In my opinion, Cars is a fantastic movie, and I have no idea why people dislike it so much. Opening in June of 2006, it premiered at number one with $60 million and stayed at number one for two weeks in a row. Finishing at the North American box office with over $244 million dollars and an international total of over $218 million, for a worldwide total of over $462 million dollars. Yes, it’s not in the billion dollar club like Finding Dory, but Cars was and is a hit movie.
Since it premiered, it has always been maligned by critics and a multitude of fans. Cars is often referenced as the beginning of the downfall of Pixar masterpieces and criticized endlessly for the billions in merchandise this movie spawned. Personally, people need to lighten up!
Here my top reasons why everyone should give Cars another look:
He is the stereotypical hotshot athlete who cares for nothing but himself. His treatment for his pit crew and his sponsors after the first race shows the audience who is number one in Lightning’s eye. But we quickly see the personal side to Lightning. When offered free tickets to the final race in California for his friends and family, he has no one to give them to. Lightning is lonely. When he gets caught in Radiator Springs, his arrogance is obvious, but his destruction of the town road and his incarceration has brought him the home he has craved for a long time. He is embraced by Mater and a friendship is born. The humanity he builds while in Radiator Springs makes Lightning a different racer than the start of the film. When he is within meters of winning, McQueen sacrifices his success to help the crashed Mr. The King. The humility he gained from being guided by characters like Doc Hudson, helped Lightning to see the real victories in life, not trophies. Sometimes you can be the winner, even if you don’t get an award.
The Fabulous Hudson Hornet, Piston Cup champion of the previous era is now Doc Hudson, town judge and doctor to the cars of Radiator Springs. He is the opposite of Lightning, crusty and secretive, but his relationship with McQueen will help both race cars. Doc Hudson is that athlete that was burned by the sport so he ran away and hid. To Lightning, Doc is the mentor that he needs, and will ultimately shape his future. Plus, being voiced by race car enthusiast and legendary actor Paul Newman adds a gravitas to the character and the film. As much as the audience roots for Lightning, you root for Doc too that he will accept his past and use his experience to help Lightning.
An animated movie that contains a soundtrack from Chuck Berry, James Taylor, Rascal Flatts and Sheryl Crow is a diverse group of musicians. The music adds depth to the story, and for a movie that is about talking cars, the music helps sell the story to us. James Taylor’s Our Town makes us feel for the residents of Radiator Springs with his soft melody about loss and change. Sheryl Crow’s Real Gone starts the movie off with the kinetic vibe of sports and action that lifts the movie and gets the audience excited at the opening credits. Chuck Berry’s Route 66 helps tell a hidden story, a passion for the automobile and the history of the car in America is tied up in thousands of journeys on Route 66 driving across America. The countless millions of people who may have found Chuck Berry because of Cars is a worthy enough accomplishment.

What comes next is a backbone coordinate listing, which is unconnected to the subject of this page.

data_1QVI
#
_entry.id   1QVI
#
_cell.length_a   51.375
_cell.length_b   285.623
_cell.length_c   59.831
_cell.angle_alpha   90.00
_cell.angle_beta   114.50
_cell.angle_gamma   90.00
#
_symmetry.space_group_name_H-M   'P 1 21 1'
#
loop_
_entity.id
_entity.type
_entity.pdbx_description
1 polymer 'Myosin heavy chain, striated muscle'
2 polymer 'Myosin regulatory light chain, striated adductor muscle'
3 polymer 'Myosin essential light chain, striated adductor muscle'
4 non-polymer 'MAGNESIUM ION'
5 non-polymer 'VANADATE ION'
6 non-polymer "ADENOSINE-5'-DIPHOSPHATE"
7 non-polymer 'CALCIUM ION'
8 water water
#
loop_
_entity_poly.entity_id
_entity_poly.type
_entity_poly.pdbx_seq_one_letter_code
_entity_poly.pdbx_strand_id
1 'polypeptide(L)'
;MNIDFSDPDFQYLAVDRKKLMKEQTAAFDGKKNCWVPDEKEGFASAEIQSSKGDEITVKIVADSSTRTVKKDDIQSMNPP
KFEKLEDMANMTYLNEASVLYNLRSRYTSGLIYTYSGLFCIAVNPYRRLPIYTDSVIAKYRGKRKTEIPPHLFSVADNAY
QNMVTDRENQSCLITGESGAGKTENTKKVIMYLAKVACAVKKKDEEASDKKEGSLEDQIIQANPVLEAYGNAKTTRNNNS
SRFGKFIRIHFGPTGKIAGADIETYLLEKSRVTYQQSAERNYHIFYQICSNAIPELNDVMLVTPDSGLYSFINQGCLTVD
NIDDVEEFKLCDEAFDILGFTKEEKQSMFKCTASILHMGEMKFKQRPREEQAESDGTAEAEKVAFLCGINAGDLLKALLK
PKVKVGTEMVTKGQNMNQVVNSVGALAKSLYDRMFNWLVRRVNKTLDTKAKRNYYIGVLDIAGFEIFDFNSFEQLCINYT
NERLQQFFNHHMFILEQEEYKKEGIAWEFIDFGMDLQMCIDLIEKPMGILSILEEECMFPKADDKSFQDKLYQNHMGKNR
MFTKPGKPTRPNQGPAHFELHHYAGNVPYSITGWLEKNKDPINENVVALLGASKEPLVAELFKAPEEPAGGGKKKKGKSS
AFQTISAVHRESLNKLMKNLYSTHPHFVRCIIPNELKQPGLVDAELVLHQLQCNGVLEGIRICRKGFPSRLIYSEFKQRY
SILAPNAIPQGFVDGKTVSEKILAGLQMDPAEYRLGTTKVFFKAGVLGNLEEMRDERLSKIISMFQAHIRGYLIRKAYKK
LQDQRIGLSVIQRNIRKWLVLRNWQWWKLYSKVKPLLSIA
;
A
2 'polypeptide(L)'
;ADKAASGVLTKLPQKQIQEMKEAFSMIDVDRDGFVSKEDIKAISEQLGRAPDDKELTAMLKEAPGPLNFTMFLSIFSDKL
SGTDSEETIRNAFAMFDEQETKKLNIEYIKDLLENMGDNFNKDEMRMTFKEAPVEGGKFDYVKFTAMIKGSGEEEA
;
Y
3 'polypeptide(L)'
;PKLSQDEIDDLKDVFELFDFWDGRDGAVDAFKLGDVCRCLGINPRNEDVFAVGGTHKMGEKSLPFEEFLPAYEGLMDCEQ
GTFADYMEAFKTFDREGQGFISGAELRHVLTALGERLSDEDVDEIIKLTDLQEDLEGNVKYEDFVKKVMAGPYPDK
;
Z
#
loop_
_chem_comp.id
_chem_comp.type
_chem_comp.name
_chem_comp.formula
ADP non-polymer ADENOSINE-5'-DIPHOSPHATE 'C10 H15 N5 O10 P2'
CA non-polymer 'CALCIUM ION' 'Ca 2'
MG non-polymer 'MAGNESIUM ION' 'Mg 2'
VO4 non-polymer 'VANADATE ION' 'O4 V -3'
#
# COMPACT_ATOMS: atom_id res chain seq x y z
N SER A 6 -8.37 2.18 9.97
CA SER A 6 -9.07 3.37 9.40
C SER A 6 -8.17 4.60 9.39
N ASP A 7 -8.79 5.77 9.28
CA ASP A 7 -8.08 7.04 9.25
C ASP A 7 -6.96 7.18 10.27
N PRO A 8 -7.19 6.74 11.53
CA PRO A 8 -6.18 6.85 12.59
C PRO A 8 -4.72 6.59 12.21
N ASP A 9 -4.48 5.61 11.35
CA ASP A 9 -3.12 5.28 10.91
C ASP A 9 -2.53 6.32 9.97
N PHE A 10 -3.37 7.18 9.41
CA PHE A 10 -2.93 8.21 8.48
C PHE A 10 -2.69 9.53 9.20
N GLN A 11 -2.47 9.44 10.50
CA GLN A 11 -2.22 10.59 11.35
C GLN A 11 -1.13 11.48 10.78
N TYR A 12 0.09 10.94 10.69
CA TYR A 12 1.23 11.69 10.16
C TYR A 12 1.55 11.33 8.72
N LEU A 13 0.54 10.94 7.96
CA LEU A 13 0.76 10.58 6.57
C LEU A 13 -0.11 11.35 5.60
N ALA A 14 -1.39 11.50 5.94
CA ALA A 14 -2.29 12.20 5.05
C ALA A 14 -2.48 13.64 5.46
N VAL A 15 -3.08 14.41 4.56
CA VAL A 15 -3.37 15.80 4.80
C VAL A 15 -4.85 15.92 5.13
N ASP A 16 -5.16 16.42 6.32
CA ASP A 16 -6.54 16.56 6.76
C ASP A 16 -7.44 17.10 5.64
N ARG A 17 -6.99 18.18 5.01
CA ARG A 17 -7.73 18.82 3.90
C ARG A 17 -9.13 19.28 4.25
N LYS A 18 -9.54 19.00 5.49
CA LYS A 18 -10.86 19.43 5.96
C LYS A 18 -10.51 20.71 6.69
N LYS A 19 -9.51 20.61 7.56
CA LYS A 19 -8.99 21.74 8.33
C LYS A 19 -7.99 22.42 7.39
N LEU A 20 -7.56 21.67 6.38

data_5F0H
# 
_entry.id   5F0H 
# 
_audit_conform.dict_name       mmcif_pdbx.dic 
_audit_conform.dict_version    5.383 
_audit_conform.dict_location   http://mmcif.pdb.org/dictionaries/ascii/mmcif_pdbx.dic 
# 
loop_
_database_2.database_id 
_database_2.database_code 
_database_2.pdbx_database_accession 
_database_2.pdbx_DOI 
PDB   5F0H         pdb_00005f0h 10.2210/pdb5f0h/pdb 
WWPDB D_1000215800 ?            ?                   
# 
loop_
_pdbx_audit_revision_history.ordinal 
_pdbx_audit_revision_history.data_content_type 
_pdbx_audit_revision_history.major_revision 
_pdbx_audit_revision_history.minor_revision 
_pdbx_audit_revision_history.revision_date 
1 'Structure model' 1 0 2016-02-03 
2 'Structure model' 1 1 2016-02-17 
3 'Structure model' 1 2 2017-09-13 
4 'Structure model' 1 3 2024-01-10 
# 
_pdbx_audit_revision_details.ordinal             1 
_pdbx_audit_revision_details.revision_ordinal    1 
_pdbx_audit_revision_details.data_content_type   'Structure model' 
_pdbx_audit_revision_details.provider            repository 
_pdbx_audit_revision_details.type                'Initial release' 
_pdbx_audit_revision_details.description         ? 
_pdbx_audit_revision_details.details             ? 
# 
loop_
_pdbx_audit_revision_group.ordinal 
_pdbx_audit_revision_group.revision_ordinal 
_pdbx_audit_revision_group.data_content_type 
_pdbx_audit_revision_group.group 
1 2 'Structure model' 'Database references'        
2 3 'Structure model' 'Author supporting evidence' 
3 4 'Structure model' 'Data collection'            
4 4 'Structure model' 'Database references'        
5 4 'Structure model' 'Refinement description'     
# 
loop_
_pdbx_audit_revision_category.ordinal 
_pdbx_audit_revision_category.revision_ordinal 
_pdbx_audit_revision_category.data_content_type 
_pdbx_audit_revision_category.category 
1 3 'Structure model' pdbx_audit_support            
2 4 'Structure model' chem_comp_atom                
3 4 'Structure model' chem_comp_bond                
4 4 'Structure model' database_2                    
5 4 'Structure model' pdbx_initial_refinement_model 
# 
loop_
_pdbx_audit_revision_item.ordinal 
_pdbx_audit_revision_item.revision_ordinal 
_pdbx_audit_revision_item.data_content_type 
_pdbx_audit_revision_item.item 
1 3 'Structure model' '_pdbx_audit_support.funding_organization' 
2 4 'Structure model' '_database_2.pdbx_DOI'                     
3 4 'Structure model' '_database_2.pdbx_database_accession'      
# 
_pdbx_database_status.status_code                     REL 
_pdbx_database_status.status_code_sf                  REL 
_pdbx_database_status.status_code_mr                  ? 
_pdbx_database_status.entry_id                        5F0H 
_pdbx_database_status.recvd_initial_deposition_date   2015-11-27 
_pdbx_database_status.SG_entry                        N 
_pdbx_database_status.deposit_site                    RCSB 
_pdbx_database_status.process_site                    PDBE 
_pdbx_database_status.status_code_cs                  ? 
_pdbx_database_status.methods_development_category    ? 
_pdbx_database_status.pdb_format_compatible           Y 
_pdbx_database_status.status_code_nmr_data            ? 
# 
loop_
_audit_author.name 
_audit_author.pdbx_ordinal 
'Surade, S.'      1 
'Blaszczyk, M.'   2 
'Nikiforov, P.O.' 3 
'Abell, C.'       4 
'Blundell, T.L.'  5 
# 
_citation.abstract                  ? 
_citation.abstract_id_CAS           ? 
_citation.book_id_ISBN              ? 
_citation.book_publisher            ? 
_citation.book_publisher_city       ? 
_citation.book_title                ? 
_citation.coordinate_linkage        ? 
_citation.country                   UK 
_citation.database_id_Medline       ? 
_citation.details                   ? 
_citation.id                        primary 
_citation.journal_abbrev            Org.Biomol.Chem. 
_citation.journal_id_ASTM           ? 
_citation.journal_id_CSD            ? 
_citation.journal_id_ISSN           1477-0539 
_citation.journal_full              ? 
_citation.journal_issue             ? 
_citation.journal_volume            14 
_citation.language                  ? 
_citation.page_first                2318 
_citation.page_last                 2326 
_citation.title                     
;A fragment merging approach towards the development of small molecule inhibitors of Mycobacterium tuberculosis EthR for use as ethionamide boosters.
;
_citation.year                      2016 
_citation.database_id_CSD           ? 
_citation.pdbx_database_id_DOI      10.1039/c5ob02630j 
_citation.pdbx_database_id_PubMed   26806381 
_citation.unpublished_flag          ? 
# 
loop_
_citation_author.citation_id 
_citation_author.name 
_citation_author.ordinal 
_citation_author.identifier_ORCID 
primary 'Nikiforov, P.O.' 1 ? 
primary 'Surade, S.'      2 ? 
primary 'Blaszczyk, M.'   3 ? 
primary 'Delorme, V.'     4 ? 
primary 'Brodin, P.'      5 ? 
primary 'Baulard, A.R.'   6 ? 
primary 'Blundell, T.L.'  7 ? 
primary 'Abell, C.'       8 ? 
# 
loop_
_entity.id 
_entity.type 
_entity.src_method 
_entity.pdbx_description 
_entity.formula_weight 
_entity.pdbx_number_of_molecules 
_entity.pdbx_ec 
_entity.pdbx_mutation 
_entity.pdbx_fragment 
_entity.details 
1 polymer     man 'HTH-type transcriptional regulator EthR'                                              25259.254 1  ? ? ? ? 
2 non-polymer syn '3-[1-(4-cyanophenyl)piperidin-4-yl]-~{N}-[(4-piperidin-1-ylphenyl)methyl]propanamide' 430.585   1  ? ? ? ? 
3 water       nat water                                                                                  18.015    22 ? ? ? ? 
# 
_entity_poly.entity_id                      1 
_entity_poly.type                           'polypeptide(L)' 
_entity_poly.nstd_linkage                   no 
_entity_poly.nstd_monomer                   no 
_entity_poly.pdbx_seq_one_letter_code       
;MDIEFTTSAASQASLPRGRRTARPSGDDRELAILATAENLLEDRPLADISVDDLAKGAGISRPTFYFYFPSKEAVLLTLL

Cars is a beautiful movie. The visuals of the movie, from the race track to the drive Lightning takes with Sally is stunning for its quality in detail and the realness of the scenes. The start of the movie shows us how far animation has progressed since Toy Story. As you watch the scene with Lightning being pulled by Mack to the final race in California, the cross country montage of the roads they travel is incredible. Take a moment and sit and enjoy and marvel at what the artists have created.
The cutest little town in Carburetor County is without a doubt the real star of Cars. The town that time forgot and McQueen stumbled upon, is a quiet voice that is powerful in the direction of the characters. With the little courthouse and one cop police department, viewers wonder at what Radiator Springs used to be. The melodic story montage of life in the town prior to the highway is as emotionally powerful as the montage at the beginning of Up. A town that lived and died with the construction of the freeway bypass. What is left is the ones who couldn’t or wouldn’t leave. You see the boarded up buildings, and you think that these characters are remnants of a bygone era. With McQueen spending most of the film in Radiator Springs, we get to see how the ripple effect of his presence changes the town forever. You route for Radiator Springs as much as you cheer for McQueen in the Piston Cup, and you want to see the town shine again.
Cars has received too much flak for its commercial and merchandise success. The fact is, this story has a lot more depth and heart than just a means to sell toys. After all, it was nominated for two Academy Awards, and not all Pixar films can claim that accolade. So I not only look fondly back at the franchises first entry but also look forward to Cars 3, opening this week.